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Toddler-tempting healthy snacks

Snacking keeps your child's metabolism going throughout the day. But getting a healthy choice out of a toddler can be tough. Here are some delicious tips that can keep you both happy.
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I hate being the food police in my house. Now that my toddler has an opinion about food, the snacking battle had begun. I offer apple slices, he wants potato chips. I suggest water, he wants juice. I make a yummy mix of almonds, raisins and cranberries and he wants to eat Chex mix. It is exhausting!

According to registered dietitian Jennifer Haas, M.S., R.D. of Nova Medical & Urgent Care Center, Inc. — the largest primary care practice in Loudoun County, Virginia — snacking is essential to keep your child's metabolism going throughout the day. This will make sure your child's body is continually burning calories, which is an important component of weight management.

"If your child gets hungry, let him or her eat! Teach them to listen to their bodies. In doing so, you should also be teaching them portion control. As a parent, you are one of the biggest influences on your child's eating behaviors," says Ms. Haas, who notes that what kids learn in childhood and what they see their parents do will ultimately carry over into their adult lives. "By teaching them healthy snacking now, you can give them the tools to make smart decisions when it comes to their nutrition later in life."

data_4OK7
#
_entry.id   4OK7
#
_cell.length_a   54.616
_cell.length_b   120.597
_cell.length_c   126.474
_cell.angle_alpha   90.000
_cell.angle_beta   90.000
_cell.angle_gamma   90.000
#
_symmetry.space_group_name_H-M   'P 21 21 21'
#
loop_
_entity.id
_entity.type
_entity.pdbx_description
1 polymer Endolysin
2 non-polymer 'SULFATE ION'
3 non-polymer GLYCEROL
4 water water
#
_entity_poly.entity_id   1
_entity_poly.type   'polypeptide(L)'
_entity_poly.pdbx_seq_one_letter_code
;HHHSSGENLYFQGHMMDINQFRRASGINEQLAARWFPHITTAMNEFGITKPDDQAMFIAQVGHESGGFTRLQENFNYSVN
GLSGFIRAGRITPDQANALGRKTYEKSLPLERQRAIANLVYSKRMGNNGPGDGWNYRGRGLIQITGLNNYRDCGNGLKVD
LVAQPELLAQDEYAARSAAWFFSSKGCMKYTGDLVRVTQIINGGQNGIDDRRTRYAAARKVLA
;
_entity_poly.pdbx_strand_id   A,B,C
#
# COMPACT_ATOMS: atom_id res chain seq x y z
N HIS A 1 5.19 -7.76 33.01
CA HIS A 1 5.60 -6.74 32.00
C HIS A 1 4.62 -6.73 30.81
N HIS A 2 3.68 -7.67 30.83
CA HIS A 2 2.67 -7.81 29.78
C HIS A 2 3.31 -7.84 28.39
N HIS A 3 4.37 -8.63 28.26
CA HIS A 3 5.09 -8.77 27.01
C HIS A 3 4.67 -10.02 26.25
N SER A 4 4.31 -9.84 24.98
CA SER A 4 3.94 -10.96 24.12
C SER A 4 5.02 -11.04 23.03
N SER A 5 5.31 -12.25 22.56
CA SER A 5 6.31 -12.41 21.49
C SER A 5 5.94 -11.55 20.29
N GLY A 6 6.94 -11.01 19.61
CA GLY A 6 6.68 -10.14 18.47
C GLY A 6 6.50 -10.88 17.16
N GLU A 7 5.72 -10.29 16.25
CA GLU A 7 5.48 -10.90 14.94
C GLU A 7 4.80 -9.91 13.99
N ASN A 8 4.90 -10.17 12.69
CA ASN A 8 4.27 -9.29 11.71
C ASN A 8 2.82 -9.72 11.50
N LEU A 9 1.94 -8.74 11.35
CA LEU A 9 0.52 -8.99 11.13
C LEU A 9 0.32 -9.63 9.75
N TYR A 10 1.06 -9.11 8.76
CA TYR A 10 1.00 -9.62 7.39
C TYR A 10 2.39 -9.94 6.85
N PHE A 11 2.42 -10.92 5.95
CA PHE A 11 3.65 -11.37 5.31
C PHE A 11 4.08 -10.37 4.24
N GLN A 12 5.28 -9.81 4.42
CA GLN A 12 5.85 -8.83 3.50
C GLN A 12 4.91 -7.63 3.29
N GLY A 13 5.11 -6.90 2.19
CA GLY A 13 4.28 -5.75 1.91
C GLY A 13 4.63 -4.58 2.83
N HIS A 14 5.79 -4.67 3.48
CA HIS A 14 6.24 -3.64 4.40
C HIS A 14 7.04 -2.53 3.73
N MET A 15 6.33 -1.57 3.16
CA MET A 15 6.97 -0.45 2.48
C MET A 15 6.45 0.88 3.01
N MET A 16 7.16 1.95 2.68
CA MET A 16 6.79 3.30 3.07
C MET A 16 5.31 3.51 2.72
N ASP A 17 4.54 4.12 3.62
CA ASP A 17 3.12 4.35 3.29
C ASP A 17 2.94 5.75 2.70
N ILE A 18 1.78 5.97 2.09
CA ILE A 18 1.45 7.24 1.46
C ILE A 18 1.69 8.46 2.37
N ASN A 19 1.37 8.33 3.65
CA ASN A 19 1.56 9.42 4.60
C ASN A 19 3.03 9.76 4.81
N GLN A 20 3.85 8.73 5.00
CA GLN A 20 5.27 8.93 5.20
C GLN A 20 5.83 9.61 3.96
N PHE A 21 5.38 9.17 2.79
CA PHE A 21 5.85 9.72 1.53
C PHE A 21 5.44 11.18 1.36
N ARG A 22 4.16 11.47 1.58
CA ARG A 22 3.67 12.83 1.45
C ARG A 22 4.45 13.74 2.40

Ms. Hass offers these suggestions for healthy snacks:

  • Instead of kiddie crackers try giving them cheese cubes and whole wheat crackers.
  • Instead of chips give them microwave popcorn (without the butter) or tortilla chips with salsa or bean dip.
  • Instead of fruit snacks try a frozen fruit bar.
  • Instead of sugary fruit drinks give them a nutritious fruit smoothie.
  • Instead of sugary cereals try whole wheat cinnamon toast or a whole wheat bagel with peanut butter.
  • Instead of snack bars give the kids a small bowl of trail mix (watch the portion).
  • Instead of ice cream try low-fat vanilla yogurt with honey, fruit and/or granola.

Other great, healthy kids' snacks include:

  • Apple slices with cinnamon or peanut butter
  • Fresh veggies, like carrots or cherry tomatoes, with low-fat ranch dressing
  • String cheese
  • Hard-boiled eggs
  • Mini pizzas
  • Mini sandwiches, like ham and cheese or peanut butter and jelly

Ms. Haas also notes to always ask the child what she wants. If it's an item that's not completely healthy, teach your child portion control and pair the unhealthy item with a healthy one. For example, if your child wants ice cream, give her a smaller portion and pair it with fresh fruit. In addition, including the child in food preparation will make her interested in what she is eating — ultimately teaching her to choose healthier foods. Also be sure to pack snacks if you are going to be out all day. This way, you or your child won't be tempted to stop and get something high-calorie and high in fat.